On Tuesday, Alimentation Couche-Tard (TSX:ATD.B) CEO Alain Bouchard stepped down, paving the way for his successor, Brian Hannasch. Mr. Bouchard’s new role will be executive chairman, a more appropriate role for the 65-year-old founder. Mr. Hannasch has been COO of Couche-Tard since 2010.
Mr. Bouchard is nothing short of a retailing legend. He and his partners founded Couche-Tard, starting with one convenience store more than 30 years ago. Now the company’s empire of nearly 8,500 locations stretches across Canada, the United States, and Northern Europe.
Couche-Tard also announced quarterly results on Tuesday, with adjusted net earnings increasing by over 14% despite no meaningful increase in store count. Adjusted earnings per share increased by about the same amount. And the company announced a 3-for-1 stock split. The news has been well-received so far by the market, with the shares up over 2% in early trading.
The results cap off a particularly remarkable five-year run for Couche-Tard, one in which the company made a U.S. $3.6 billion acquisition of Statoil Fuel and Retail (SFR). Partly due to this acquisition, net income has more than tripled since FY2009, and the stock price has gone up nearly seven-fold over the past five years.
So with so much momentum in the company’s favour, and with Mr. Bouchard remaining as chairman, the CEO transition should be relatively inconsequential, at least in the short term.
So what should investors do?
Couche-Tard has become a much more expensive stock in recent years, trading right at its 52-week high. The P/E ratio is currently about 20, reflecting continued optimism that the company can continue to grow earnings without wrecking the balance sheet or diluting shareholders. While the company has certainly earned such credibility over the past five years, there is without doubt less upside in the shares than in recent times.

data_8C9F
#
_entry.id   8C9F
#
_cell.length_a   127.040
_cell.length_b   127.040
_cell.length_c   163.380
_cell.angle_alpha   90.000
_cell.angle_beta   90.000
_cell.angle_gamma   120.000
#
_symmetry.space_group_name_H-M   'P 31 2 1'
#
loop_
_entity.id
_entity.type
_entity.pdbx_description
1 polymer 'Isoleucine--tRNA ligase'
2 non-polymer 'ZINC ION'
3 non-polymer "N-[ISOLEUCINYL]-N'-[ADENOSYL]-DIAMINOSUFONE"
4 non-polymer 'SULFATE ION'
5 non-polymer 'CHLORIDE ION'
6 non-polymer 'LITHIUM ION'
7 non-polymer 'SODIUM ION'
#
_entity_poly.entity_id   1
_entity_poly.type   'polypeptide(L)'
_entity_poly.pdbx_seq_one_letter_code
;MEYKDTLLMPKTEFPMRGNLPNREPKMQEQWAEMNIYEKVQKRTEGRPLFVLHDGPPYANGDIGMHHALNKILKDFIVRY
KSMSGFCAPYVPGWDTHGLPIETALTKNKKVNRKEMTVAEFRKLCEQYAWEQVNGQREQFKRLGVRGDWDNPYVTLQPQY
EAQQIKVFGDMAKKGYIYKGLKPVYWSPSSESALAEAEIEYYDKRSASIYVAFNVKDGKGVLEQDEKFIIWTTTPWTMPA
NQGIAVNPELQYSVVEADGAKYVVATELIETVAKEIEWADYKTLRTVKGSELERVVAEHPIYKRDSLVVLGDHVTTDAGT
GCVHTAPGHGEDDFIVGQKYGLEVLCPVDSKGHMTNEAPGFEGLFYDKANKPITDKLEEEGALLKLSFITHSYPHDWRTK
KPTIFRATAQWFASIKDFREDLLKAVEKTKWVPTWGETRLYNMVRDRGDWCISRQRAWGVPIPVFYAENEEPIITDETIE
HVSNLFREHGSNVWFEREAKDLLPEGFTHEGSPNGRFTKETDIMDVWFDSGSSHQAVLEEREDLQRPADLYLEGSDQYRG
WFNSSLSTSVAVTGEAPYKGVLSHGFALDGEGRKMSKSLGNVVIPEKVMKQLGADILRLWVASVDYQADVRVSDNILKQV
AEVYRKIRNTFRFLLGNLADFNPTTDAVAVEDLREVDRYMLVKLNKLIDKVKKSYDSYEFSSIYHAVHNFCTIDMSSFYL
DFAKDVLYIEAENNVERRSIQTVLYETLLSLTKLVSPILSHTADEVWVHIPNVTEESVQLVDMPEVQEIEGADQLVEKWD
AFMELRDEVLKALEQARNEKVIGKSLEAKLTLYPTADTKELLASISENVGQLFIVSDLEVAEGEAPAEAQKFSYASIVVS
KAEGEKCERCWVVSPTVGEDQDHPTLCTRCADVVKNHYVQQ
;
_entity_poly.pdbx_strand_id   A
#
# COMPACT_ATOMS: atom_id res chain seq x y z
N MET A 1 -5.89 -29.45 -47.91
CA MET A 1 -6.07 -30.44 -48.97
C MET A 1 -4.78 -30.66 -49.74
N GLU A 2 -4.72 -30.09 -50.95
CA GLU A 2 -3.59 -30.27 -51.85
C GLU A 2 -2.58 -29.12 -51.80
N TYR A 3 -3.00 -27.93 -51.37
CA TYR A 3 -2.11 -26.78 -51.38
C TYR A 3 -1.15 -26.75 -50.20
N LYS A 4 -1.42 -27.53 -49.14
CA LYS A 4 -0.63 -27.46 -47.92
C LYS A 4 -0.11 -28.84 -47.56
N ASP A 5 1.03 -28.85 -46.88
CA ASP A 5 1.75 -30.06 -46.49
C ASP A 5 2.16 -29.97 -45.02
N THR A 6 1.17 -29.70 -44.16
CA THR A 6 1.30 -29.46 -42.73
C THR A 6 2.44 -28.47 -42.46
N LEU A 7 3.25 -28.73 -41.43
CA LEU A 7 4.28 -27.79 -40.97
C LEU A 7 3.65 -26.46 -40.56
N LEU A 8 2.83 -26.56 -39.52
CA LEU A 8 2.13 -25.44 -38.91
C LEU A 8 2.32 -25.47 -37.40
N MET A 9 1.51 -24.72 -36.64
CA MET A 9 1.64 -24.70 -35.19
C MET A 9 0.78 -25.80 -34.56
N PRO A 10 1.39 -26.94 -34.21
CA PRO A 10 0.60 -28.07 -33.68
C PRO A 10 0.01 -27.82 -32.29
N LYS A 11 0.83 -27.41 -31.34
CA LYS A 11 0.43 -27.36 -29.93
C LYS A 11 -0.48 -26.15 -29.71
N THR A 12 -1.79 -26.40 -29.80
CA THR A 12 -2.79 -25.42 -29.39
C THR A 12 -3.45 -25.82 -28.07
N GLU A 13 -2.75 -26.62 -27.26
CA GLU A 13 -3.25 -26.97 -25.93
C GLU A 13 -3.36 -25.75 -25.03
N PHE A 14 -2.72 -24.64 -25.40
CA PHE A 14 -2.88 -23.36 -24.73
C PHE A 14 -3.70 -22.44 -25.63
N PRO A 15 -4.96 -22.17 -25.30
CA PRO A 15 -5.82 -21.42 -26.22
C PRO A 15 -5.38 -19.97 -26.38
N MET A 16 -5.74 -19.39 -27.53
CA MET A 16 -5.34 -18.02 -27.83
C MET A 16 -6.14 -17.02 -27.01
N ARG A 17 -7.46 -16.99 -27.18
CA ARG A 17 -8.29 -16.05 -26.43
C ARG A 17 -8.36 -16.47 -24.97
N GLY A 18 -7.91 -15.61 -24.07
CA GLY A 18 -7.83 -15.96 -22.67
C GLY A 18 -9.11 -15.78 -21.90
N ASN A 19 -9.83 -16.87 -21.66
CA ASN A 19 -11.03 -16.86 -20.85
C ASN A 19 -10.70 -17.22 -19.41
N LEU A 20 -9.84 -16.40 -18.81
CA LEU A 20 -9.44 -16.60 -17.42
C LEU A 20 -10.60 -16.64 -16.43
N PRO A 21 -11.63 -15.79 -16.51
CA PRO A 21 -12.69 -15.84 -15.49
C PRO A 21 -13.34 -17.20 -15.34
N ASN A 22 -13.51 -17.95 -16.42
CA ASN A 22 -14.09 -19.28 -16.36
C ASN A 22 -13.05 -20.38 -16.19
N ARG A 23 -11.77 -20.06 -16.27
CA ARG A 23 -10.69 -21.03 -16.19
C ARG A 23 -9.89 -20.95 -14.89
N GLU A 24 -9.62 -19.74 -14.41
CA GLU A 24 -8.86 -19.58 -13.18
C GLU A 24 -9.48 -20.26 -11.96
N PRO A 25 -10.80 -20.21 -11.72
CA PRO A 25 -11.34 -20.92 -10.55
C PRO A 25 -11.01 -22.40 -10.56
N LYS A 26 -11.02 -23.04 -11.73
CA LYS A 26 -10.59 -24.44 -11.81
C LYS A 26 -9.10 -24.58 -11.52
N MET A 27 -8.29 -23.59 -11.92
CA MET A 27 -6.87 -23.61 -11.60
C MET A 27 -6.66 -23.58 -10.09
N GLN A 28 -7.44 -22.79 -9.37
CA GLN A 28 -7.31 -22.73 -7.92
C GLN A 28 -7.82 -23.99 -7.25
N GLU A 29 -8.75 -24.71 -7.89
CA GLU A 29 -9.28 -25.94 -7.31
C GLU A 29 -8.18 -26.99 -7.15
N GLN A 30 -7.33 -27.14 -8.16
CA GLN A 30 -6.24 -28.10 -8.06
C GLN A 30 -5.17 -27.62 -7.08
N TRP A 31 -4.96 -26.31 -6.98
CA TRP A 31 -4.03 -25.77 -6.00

By comparison, Jean Coutu (TSX:PJC.A), another Quebec-based retailer, trades at a P/E of about 10, and may be more appropriate for investors uncomfortable with betting on Couche-Tard’s continued success. Jean Coutu has not grown at nearly the same rate as Couche-Tard, with revenue virtually flat over the last three years – hence why the shares have not reached the same multiple.
Foolish bottom line
Tuesday is a day for celebration at Couche-Tard, and rightfully so. The CEO transition is a monumental event, and the company’s recent performance makes the occasion that much sweeter. And while the shares have gotten more expensive over recent years, the company has lots of momentum on its side – investors can be forgiven for riding the wave a while longer.
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Fool contributor Benjamin Sinclair holds no positions in any of the stocks mentioned in this article.